When we caught up with Jenna McDougall of Tonight Alive, she and her bandmates had just returned to Australia from Warped Tour a week before. In anticipation of their new record, The Other Side, which comes out September 10, we talked to the frontwoman about the album, what the band learned from Pierce The Veil and why they aren’t a pop-punk band.
Interview: Brittany Moseley
How was Warped Tour? I know the last time I spoke with you, you were in the midst of packing for it.
It was unreal. I kept saying I’m more excited this time than I was the first, but it was kind of a different experience. The band is in a different position than we were last year, and with an album around the corner, it was just a completely different tone–the shows were bigger and better [and] we had more friends. It was a blast.
How was the fan response?
Noticeably different. Even on small dates of the tour, we still had the fans that were really passionate about the band. We did two signings every day. There was such a connection between us and the fans. With how often we’ve been touring, it’s really such a step up not just in size, but in—I don’t want to say substance, but just the strength of the foundation in the fanbase.
Your new album comes out in less than a month, so what’s the feeling now? Are you nervous or anxious for it to come out? What’s the mindset?
I still feel like it’s January. I feel like we haven’t—we’ve been super-busy… It seems like everyone’s excited about the record, and we have so many fans pre-ordering it, and for us it’s been such a long time coming. I just can’t wait for people to hear it and to experience what we have in the past few years. What Are You So Scared Of? was recorded at the end of 2010. That’s such a long time ago if you consider even the songs were written years before that. I’m really ready to, not have a clean slate, but to… I guess it feels like a fresh start when you put out a new record.
When did you go in to record this?
January was the beginning of the recording process, but we did pre-production in December at the same place. We hired out a house, and it wasn’t actually a studio at all. We just wanted it for the location because it was on an acre of bush, but it was also a five-minute drive from the beach. It was complete secluded, [and] it was super-Australian. It seemed like exactly what we needed after such a long time on the road, but the recording process started in January, which is when drums were done. We broke up the recording process because we were touring in between. January [was] drums, the end of February [and] start of March was guitars and then May was vocals. Every two months we did the next section of the record.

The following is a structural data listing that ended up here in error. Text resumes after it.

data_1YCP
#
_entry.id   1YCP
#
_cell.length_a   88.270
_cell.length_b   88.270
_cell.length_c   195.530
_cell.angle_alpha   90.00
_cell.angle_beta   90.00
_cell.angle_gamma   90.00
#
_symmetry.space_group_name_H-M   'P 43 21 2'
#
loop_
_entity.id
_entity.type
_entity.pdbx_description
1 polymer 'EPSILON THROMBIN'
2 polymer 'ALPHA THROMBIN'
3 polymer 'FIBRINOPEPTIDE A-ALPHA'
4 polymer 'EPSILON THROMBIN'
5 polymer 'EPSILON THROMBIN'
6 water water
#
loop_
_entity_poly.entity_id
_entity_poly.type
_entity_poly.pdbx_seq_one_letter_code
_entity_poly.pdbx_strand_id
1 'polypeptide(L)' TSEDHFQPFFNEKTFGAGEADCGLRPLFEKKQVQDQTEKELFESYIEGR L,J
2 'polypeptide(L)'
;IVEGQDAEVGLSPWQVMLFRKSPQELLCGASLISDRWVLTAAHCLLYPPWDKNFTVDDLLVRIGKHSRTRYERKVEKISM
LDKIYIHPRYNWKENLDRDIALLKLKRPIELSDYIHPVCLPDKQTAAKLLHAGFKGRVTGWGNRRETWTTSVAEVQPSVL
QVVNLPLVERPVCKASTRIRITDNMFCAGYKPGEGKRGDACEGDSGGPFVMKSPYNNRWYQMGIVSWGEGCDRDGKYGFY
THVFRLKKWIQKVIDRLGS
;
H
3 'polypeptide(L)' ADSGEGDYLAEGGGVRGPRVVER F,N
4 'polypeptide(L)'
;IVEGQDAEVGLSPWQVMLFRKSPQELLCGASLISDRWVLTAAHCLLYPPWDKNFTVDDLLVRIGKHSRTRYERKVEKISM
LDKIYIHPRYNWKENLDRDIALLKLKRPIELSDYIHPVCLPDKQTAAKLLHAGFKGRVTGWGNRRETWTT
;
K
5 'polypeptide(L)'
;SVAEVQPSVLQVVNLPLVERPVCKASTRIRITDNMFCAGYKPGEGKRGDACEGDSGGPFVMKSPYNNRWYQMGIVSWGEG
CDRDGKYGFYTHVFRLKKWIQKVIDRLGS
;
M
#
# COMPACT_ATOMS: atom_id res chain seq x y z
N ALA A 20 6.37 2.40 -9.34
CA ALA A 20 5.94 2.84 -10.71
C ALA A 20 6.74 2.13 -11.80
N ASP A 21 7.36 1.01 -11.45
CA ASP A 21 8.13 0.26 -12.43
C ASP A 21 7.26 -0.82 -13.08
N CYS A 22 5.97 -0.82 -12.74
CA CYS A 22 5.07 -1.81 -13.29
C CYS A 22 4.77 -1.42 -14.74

Who did you work with as far as producers or engineers for this album?
The producer and engineer was Dave Petrovic. He’s an Australian producer. We’ve recorded everything we’ve ever done with Dave except for What Are You So Scared Of?? We have a really good chemistry with him, but we never had the time or budget to see how good of a record we could make together. When we showed him a couple demos a long time ago for the new record, he was like, “You have to let me do it.” He was like, “It would be the best thing we’ve ever done.” We did it together, and it really is the best thing both of us have ever done.
Was the writing and recording process longer this time around than it was for your last album?
The recording process was longer, but the writing process was probably the same. It took two years to write The Other Side, and I’m pretty sure it [took] about the same for What Are You So Scared Of?.That was written while I was in high school [and] out of high school in our first year. We started in 2008, recorded it in 2010, so I guess it was about a two-year process, but the recording process was different. It was much longer this time because of the gaps, and also the mixing process took a really long time because we were doing it via email while we were on Warped Tour.
Now that you’re out of high school and the band have grown and toured more, is that reflected in the lyrics?
Absolutely. It wouldn’t be the same record if I was still in high school. Even if it was at the same time, it’s purely affected by the touring lifestyle. The songs are influenced by the things we’ve experience, and the challenges we were facing, but also by the people we’re surrounded by. For example, on the Pierce The Veil tour, they had just put out their new record, Collide With The Sky, and we would watch them every night, and they’re such a well-rounded band. Obviously they’re good people, but their songs are amazing and their lyrics connect the fans to the band and they put on an amazing live show. We just saw how much [of the album] translated on to stage, and because of the touring with them, we could see the way different songs worked on stage. We took from them learning experiences, and put it into the record so that every song on it would be really good live. It’s quite a rock record. I think it’s going to go down really well live, which I think is the most important part.